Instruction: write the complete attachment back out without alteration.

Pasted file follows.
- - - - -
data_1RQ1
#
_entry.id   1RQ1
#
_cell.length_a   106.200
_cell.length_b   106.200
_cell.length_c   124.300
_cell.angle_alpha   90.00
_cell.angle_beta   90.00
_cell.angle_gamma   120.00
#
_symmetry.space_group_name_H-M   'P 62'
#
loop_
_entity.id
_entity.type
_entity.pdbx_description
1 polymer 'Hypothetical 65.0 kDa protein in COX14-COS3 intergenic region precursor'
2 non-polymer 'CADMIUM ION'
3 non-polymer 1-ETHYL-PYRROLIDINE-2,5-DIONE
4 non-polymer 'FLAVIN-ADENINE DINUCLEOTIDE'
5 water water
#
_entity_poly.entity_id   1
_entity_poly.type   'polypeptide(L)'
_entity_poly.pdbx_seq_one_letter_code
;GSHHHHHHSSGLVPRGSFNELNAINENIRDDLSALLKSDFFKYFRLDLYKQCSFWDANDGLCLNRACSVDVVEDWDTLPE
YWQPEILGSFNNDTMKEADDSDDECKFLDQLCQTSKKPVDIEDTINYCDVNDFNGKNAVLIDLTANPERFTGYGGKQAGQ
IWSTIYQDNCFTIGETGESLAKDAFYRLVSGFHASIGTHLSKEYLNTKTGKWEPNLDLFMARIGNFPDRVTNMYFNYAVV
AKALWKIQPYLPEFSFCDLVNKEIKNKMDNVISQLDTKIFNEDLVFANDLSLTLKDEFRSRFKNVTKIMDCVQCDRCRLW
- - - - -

data_1RQ1
#
_entry.id   1RQ1
#
_cell.length_a   106.200
_cell.length_b   106.200
_cell.length_c   124.300
_cell.angle_alpha   90.00
_cell.angle_beta   90.00
_cell.angle_gamma   120.00
#
_symmetry.space_group_name_H-M   'P 62'
#
loop_
_entity.id
_entity.type
_entity.pdbx_description
1 polymer 'Hypothetical 65.0 kDa protein in COX14-COS3 intergenic region precursor'
2 non-polymer 'CADMIUM ION'
3 non-polymer 1-ETHYL-PYRROLIDINE-2,5-DIONE
4 non-polymer 'FLAVIN-ADENINE DINUCLEOTIDE'
5 water water
#
_entity_poly.entity_id   1
_entity_poly.type   'polypeptide(L)'
_entity_poly.pdbx_seq_one_letter_code
;GSHHHHHHSSGLVPRGSFNELNAINENIRDDLSALLKSDFFKYFRLDLYKQCSFWDANDGLCLNRACSVDVVEDWDTLPE
YWQPEILGSFNNDTMKEADDSDDECKFLDQLCQTSKKPVDIEDTINYCDVNDFNGKNAVLIDLTANPERFTGYGGKQAGQ
IWSTIYQDNCFTIGETGESLAKDAFYRLVSGFHASIGTHLSKEYLNTKTGKWEPNLDLFMARIGNFPDRVTNMYFNYAVV
AKALWKIQPYLPEFSFCDLVNKEIKNKMDNVISQLDTKIFNEDLVFANDLSLTLKDEFRSRFKNVTKIMDCVQCDRCRLW